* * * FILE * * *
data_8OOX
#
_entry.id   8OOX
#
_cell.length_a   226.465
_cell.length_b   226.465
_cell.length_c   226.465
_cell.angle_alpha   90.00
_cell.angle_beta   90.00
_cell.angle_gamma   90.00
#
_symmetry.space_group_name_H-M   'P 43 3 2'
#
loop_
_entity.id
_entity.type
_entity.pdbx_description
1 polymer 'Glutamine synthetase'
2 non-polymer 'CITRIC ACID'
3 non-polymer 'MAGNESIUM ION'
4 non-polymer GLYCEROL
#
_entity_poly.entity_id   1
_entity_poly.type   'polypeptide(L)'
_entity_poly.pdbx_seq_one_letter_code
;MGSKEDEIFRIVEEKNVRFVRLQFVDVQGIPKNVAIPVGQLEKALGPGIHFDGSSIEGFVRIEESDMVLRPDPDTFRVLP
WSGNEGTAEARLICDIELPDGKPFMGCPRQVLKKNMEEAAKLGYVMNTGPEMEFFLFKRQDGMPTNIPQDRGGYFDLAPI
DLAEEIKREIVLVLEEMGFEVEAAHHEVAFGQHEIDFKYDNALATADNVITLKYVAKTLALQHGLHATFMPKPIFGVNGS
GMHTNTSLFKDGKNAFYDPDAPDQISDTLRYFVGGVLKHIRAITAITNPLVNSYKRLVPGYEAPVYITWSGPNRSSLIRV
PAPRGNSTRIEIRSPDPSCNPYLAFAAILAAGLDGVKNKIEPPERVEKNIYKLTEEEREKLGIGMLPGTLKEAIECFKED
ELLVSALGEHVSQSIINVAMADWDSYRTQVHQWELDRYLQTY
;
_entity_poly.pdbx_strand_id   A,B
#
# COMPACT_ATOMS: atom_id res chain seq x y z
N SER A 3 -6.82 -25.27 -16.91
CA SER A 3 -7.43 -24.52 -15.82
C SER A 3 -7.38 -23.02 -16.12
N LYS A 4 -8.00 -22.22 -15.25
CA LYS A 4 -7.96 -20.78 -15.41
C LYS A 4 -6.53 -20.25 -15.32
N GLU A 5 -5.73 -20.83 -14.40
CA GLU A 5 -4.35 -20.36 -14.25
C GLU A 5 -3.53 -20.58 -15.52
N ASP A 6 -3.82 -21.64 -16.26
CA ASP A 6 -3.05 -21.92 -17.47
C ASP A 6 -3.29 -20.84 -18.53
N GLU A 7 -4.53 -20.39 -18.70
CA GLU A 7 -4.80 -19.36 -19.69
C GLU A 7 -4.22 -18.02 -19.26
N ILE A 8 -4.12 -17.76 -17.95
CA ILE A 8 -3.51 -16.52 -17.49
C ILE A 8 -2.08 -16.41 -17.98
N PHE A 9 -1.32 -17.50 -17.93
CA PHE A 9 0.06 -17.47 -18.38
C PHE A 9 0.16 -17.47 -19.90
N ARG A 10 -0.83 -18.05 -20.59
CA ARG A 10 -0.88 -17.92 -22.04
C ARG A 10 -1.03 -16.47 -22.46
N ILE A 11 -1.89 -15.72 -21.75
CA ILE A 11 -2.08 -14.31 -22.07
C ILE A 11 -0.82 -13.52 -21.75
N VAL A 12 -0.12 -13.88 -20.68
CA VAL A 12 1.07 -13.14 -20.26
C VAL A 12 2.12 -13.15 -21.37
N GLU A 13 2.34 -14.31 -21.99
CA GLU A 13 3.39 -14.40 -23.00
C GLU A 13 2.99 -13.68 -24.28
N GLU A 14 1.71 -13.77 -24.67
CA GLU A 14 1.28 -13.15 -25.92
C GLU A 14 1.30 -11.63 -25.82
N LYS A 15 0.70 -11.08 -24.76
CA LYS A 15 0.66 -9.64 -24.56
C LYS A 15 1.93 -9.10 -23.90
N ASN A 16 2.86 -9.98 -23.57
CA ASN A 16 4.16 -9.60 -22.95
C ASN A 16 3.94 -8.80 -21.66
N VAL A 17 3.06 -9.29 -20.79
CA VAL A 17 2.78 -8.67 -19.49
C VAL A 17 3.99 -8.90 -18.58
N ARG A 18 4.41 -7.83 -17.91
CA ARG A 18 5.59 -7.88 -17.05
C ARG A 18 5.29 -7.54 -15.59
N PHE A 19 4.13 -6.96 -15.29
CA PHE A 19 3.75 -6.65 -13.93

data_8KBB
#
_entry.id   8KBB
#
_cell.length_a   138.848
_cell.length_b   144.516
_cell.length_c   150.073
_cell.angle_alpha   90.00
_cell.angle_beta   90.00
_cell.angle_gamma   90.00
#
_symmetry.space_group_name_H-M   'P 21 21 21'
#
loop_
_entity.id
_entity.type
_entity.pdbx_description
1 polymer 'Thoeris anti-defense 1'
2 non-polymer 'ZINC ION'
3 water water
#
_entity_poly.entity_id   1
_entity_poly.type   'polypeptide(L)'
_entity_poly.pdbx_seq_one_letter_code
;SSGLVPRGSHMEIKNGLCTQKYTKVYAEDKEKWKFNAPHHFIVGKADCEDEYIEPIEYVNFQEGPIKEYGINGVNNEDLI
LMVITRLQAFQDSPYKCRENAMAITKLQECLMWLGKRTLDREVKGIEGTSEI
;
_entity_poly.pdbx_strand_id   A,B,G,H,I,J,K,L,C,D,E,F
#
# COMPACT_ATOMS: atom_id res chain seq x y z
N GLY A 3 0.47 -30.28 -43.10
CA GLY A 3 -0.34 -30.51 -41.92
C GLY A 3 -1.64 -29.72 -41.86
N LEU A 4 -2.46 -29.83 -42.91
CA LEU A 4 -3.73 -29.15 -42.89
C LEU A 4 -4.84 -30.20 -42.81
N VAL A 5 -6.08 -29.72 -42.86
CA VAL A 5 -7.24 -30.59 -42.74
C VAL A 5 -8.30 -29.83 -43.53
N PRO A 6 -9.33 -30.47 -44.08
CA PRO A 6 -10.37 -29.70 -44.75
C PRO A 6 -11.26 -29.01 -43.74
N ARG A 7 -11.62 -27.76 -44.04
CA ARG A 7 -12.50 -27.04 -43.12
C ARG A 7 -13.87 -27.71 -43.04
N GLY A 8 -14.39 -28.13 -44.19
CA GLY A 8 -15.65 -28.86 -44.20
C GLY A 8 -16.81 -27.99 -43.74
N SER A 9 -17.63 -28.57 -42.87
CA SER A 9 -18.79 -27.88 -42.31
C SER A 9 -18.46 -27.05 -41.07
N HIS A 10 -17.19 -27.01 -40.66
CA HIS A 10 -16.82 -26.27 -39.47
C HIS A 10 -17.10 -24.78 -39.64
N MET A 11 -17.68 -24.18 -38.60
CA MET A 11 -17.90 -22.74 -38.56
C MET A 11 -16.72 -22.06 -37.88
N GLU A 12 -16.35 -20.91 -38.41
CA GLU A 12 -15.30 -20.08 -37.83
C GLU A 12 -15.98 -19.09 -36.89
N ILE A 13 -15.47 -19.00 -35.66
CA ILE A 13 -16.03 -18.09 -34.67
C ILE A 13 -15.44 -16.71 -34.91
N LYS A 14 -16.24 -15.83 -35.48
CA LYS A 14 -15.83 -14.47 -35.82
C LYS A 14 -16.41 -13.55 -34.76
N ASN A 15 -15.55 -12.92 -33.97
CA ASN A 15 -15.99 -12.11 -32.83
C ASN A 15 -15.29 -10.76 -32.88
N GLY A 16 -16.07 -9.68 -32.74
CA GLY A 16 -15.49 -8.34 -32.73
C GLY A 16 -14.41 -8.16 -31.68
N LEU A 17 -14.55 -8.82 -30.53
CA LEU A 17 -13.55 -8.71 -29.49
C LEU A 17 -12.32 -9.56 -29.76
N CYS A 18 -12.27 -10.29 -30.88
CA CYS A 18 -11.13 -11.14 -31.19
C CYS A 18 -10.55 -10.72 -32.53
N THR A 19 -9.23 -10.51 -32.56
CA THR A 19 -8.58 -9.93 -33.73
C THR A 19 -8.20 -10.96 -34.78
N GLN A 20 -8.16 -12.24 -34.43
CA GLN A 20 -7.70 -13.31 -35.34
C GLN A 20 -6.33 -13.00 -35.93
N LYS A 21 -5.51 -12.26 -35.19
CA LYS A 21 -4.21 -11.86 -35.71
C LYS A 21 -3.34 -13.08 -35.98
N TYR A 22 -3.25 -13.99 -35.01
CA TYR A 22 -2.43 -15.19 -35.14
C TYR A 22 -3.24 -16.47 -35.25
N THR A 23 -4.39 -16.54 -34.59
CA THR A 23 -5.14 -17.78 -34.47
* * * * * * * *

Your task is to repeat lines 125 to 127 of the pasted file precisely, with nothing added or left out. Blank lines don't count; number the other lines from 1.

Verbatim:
N PRO A 6 -9.33 -30.47 -44.08
CA PRO A 6 -10.37 -29.70 -44.75
C PRO A 6 -11.26 -29.01 -43.74